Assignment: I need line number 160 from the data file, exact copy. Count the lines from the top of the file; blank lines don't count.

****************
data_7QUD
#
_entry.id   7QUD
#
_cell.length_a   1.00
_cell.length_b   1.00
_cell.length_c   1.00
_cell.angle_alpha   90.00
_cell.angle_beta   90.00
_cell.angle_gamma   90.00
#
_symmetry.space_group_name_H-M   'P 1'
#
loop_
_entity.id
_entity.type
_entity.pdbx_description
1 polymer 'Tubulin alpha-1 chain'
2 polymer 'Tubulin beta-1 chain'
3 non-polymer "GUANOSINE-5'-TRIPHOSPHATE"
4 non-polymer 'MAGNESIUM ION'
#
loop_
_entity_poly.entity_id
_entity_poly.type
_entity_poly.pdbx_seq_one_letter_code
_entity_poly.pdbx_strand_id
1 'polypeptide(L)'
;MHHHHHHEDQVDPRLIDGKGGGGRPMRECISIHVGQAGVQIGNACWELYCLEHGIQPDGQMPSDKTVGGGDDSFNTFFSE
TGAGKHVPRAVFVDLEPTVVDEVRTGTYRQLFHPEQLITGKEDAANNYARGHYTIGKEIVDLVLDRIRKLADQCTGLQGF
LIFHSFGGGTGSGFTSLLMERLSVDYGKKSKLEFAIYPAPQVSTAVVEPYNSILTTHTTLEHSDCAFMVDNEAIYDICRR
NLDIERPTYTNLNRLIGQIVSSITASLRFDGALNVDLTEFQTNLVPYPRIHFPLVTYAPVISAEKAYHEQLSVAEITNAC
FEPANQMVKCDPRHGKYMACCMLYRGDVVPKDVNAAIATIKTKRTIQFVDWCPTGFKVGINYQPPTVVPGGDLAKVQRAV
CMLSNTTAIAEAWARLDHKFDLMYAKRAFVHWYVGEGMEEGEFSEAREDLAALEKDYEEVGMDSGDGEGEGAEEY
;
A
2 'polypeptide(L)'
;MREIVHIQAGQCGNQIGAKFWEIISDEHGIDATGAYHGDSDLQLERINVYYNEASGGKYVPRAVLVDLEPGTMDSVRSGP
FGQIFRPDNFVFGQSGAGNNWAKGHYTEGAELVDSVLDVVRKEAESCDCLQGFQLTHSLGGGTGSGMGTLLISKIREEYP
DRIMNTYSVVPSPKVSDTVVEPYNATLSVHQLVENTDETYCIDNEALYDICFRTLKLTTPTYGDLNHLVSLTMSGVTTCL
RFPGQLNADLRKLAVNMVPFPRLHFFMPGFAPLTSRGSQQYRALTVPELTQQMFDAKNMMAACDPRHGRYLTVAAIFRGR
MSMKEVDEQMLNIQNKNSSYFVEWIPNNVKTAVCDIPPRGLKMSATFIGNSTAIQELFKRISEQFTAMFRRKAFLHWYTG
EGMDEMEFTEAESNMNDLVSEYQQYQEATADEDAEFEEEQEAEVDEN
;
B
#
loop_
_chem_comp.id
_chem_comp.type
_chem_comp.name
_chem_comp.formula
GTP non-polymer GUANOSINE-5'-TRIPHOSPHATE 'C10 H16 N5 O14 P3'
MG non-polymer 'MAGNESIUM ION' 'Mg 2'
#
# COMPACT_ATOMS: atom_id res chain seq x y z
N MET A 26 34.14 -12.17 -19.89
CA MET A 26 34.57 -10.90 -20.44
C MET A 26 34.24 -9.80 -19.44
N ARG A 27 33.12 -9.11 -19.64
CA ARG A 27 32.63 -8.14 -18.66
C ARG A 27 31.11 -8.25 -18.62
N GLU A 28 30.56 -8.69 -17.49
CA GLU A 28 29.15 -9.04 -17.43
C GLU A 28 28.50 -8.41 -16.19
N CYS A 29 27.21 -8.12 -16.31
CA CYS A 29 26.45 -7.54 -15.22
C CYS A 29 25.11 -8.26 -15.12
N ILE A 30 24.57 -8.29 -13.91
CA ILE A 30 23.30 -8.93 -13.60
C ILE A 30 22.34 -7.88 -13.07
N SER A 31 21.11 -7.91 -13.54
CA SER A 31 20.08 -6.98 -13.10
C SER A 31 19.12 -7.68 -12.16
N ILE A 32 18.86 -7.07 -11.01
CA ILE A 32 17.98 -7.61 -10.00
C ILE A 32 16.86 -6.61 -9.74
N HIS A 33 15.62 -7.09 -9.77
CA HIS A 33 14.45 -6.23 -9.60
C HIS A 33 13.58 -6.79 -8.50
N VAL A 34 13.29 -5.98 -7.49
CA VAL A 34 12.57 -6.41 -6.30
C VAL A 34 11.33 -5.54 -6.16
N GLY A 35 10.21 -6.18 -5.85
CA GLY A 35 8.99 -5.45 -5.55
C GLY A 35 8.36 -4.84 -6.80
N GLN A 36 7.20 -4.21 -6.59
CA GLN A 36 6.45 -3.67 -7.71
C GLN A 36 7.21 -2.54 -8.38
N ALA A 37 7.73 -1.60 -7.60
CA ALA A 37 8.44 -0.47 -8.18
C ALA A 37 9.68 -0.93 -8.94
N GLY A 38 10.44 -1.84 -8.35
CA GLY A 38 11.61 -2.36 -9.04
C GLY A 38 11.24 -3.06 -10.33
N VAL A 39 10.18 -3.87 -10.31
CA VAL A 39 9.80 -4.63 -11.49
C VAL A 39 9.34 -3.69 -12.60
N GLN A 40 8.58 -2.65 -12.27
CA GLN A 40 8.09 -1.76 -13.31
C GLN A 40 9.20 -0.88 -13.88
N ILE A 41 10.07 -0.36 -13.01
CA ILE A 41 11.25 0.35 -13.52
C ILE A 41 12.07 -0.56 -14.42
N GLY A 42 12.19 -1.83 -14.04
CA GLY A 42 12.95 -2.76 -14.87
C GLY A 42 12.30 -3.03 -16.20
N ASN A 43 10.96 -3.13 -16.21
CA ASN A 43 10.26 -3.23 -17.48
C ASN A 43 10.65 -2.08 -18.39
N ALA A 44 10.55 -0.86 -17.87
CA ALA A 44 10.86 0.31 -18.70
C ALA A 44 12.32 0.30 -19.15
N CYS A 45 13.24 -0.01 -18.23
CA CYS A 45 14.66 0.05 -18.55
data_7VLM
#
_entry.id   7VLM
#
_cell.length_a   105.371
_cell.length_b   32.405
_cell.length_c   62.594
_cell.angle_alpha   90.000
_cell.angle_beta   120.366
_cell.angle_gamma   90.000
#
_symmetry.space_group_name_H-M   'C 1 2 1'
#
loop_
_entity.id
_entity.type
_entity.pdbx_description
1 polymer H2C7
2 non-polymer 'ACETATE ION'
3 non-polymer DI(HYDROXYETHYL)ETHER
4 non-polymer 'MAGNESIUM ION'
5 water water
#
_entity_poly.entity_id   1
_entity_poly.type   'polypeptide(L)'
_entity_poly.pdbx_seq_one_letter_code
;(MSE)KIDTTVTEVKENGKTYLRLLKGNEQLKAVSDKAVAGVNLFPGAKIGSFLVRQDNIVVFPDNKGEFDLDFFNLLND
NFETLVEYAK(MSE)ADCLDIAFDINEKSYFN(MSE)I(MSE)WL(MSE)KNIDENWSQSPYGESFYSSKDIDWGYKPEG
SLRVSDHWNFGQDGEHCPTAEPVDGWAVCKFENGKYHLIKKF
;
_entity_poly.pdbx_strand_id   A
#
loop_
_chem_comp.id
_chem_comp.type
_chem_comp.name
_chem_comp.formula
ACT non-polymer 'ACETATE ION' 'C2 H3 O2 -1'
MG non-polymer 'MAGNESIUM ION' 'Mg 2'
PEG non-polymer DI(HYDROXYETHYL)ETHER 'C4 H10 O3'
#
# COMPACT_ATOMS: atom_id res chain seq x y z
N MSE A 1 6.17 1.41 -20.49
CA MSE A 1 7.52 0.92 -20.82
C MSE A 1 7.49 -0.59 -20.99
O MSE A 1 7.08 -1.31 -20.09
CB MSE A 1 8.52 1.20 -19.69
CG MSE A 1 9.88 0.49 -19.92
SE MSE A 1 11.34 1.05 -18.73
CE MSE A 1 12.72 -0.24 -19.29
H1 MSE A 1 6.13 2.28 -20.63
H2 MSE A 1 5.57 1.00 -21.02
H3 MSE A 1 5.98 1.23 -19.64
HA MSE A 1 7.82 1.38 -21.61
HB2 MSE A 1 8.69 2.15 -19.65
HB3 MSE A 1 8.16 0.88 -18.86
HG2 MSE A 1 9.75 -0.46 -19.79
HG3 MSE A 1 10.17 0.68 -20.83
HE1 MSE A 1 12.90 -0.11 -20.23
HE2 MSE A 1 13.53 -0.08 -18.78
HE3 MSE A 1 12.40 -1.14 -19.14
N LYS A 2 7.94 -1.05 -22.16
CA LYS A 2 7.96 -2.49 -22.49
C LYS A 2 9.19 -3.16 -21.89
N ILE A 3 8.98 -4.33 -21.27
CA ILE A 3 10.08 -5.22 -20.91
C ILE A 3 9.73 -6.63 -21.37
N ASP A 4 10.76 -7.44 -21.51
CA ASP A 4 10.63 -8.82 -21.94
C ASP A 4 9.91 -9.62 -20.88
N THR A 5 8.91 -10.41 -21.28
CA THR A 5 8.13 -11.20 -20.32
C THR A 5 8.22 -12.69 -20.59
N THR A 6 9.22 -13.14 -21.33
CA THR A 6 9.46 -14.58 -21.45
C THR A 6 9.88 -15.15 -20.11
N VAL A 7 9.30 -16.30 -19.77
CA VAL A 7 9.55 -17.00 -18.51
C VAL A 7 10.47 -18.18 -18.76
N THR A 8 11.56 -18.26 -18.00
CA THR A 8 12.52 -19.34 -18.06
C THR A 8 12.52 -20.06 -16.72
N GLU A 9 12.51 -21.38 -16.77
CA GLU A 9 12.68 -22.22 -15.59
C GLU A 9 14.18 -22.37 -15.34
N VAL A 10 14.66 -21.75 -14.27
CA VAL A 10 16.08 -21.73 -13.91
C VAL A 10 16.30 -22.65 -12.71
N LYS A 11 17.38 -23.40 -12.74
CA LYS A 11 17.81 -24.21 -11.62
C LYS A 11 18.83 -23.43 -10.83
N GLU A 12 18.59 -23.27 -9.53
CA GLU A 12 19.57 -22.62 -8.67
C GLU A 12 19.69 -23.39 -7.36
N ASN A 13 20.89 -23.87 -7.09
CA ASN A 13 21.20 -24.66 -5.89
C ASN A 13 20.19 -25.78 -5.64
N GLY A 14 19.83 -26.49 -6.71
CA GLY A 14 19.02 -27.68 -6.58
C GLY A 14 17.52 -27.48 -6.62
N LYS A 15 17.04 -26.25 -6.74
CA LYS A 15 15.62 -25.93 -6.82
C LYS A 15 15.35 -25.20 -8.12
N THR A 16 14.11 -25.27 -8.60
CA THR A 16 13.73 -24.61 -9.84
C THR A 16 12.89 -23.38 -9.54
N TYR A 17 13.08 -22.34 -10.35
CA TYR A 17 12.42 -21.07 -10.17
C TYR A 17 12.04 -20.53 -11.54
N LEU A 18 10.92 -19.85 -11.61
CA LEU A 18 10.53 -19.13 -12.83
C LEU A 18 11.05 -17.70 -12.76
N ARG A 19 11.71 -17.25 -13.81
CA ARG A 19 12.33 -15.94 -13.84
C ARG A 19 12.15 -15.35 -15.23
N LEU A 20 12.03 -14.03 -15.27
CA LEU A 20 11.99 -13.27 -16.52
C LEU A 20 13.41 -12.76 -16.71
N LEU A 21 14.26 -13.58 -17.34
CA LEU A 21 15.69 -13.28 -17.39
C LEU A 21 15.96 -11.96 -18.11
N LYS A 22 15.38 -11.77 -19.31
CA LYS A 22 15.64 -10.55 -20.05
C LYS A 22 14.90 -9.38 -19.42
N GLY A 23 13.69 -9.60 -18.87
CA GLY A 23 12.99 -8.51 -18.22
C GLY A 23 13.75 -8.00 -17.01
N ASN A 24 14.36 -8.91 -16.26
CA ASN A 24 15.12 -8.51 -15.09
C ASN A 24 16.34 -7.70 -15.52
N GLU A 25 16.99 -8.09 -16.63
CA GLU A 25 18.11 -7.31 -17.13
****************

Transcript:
O MSE A 1 7.08 -1.31 -20.09